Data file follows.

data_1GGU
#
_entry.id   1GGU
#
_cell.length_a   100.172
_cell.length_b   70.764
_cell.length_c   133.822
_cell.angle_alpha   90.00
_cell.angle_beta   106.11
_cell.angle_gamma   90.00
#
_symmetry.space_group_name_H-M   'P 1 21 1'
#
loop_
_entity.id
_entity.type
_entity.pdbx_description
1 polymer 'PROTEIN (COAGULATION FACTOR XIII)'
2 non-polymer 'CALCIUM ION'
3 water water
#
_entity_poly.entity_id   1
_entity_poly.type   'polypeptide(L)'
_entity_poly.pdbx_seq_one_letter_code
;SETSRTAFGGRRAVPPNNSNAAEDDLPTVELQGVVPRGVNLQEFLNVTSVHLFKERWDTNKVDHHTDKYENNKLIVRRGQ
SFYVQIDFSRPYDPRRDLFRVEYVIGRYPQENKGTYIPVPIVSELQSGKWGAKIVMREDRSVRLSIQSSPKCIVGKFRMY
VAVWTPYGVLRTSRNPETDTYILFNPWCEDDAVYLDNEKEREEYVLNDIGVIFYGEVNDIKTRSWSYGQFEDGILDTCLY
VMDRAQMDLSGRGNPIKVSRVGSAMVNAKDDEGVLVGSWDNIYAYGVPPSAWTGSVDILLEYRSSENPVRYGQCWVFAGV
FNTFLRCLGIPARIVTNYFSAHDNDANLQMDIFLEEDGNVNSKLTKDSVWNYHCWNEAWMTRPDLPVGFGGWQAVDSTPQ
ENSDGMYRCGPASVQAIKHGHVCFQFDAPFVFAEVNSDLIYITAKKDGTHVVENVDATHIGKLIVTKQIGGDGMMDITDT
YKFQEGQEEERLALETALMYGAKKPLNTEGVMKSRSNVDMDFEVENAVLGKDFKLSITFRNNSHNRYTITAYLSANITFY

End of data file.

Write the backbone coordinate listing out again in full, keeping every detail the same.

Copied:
data_1GGU
#
_entry.id   1GGU
#
_cell.length_a   100.172
_cell.length_b   70.764
_cell.length_c   133.822
_cell.angle_alpha   90.00
_cell.angle_beta   106.11
_cell.angle_gamma   90.00
#
_symmetry.space_group_name_H-M   'P 1 21 1'
#
loop_
_entity.id
_entity.type
_entity.pdbx_description
1 polymer 'PROTEIN (COAGULATION FACTOR XIII)'
2 non-polymer 'CALCIUM ION'
3 water water
#
_entity_poly.entity_id   1
_entity_poly.type   'polypeptide(L)'
_entity_poly.pdbx_seq_one_letter_code
;SETSRTAFGGRRAVPPNNSNAAEDDLPTVELQGVVPRGVNLQEFLNVTSVHLFKERWDTNKVDHHTDKYENNKLIVRRGQ
SFYVQIDFSRPYDPRRDLFRVEYVIGRYPQENKGTYIPVPIVSELQSGKWGAKIVMREDRSVRLSIQSSPKCIVGKFRMY
VAVWTPYGVLRTSRNPETDTYILFNPWCEDDAVYLDNEKEREEYVLNDIGVIFYGEVNDIKTRSWSYGQFEDGILDTCLY
VMDRAQMDLSGRGNPIKVSRVGSAMVNAKDDEGVLVGSWDNIYAYGVPPSAWTGSVDILLEYRSSENPVRYGQCWVFAGV
FNTFLRCLGIPARIVTNYFSAHDNDANLQMDIFLEEDGNVNSKLTKDSVWNYHCWNEAWMTRPDLPVGFGGWQAVDSTPQ
ENSDGMYRCGPASVQAIKHGHVCFQFDAPFVFAEVNSDLIYITAKKDGTHVVENVDATHIGKLIVTKQIGGDGMMDITDT
YKFQEGQEEERLALETALMYGAKKPLNTEGVMKSRSNVDMDFEVENAVLGKDFKLSITFRNNSHNRYTITAYLSANITFY